BP says effort to plug well 'proceeding as planned,' but success still uncertain
Thursday, May 27, 2010
The "top kill" is underway, success uncertain. BP engineers are pumping mud at a furious rate into the damaged blowout preventer that sits on the uncapped well at the bottom of the Gulf of Mexico. The hazardous-but-high-reward maneuver comes five weeks into the oil spill crisis amid an intensifying atmosphere of political recrimination that has spread from the Gulf Coast to the White House and Congress.
The early bulletins on the top kill were encouraging. "The operation is proceeding as we planned it," BP chief executive Tony Hayward said Wednesday evening, adding that it would be 24 hours before BP knows if the well is dead.
The billowing plumes of effluent from cracks in the top of the riser pipe no longer look like oil and gas but have a distinctly muddy appearance. "What you've been observing out of the top of that riser is most likely mud. We can't fully confirm that because we can't sample it," BP Chief Operating Officer Doug Suttles said at a news conference Wednesday night. Speaking cautiously, he noted that if all goes as hoped, the well could be cemented shut by Thursday night.
President Obama, in a news conference Thursday, will outline tougher rules and regulations of the oil drilling industry and suspend exploratory drilling in the Arctic until at least next year, according to an administration official who spoke on condition of anonymity because the announcement had not been made. This will delay a controversial drilling effort by Shell this summer in the seas off northern Alaska. The moves come after a 30-day review of oil drilling that Obama ordered when the crisis began.
BP officials, having studied pressure readings, finally pulled the trigger on the top kill at 2 p.m. The world could follow the top kill via live video feeds from robots on the seafloor. It was strikingly similar to watching an Apollo moon landing: grainy images of unfamiliar technology in an alien landscape.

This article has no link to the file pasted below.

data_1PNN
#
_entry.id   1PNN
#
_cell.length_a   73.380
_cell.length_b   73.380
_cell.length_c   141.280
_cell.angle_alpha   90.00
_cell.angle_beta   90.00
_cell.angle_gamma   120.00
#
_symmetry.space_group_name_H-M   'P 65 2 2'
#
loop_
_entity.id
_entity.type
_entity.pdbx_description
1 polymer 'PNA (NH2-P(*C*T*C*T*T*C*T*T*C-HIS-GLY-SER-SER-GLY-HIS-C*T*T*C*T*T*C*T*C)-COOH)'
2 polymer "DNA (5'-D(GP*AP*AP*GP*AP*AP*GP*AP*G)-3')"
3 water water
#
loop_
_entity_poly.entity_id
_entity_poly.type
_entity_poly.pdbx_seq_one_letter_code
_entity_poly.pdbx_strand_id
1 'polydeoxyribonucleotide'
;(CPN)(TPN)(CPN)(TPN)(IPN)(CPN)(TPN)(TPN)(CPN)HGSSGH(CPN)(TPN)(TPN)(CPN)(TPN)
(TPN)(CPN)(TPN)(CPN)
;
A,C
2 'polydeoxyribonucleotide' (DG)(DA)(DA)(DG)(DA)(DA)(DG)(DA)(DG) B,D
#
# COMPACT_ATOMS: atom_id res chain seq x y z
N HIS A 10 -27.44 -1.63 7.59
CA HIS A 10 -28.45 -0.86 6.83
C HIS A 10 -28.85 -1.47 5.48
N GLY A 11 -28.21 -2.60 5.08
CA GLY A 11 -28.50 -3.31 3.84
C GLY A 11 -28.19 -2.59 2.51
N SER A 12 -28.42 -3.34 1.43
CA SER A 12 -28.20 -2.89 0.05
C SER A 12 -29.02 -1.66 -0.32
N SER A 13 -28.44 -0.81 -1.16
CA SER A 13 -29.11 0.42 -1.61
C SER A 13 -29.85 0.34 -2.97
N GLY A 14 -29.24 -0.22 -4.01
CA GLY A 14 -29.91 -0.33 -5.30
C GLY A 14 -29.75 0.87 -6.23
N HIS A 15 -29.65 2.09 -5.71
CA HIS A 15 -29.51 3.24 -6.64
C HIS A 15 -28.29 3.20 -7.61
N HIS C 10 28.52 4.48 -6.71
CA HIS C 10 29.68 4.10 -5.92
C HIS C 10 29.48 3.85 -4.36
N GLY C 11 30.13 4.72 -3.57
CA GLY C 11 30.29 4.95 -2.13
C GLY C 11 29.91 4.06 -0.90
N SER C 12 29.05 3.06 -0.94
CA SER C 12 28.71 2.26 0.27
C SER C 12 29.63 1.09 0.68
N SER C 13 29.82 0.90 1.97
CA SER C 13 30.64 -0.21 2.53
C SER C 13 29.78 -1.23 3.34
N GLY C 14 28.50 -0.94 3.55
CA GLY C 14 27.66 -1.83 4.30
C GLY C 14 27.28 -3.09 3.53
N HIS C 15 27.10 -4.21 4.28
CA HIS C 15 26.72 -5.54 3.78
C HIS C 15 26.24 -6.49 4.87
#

The procedure pumps heavy drilling mud from a ship on the surface down to the seafloor and into the five-story blowout preventer atop the well. If all goes as planned, the mud will slide about 2 1/2 miles down to the bottom of the well bore, rendering the well "static." Engineers would follow up with cement plugs to seal the well permanently.
Much could go wrong. The pressure of the injected mud could damage the blowout preventer and exacerbate the leaks. The mud will go wherever it can, and not necessarily where the engineers would prefer.
"There's a hole, but it's kind of like pushing toothpaste through an obstacle course," said Bruce Bullock, director of the Maguire Energy Institute at Southern Methodist University.
"I feel for the guys who are doing it, the people whose hands are actually on the throttles there," said energy analyst Byron King. "It's like doing brain surgery using robots under a mile of water with equipment that's got 30,000 horsepower of energy inside of it."
Millions of gallons of oil, and possibly tens of millions, have leaked into the gulf since the April 20 explosion and fire that killed 11 crew members on the drilling rig Deepwater Horizon, which sank two days later.
Oil has touched 84 miles of Louisiana's ragged shoreline and envelops the crow's foot of the Mississippi River delta. The oil trajectory forecast by the National Oceanic and Atmospheric Administration indicates that some of the oil has been captured by the gulf's Loop Current and by noon Friday could spread approximately as far south as, but considerably to the west of, Key West, Fla.
Traveling in Fremont, Calif., Obama said Wednesday that the passage of energy legislation has become more urgent because of the oil spill, which he called "just heartbreaking." Speaking to an audience of employees at a solar-panel manufacturing plant, Obama said the spill underscores the need to shift from fossil fuels to solar, wind and other types of power. He noted the great depth at which the Deepwater Horizon rig had drilled the now-leaking well.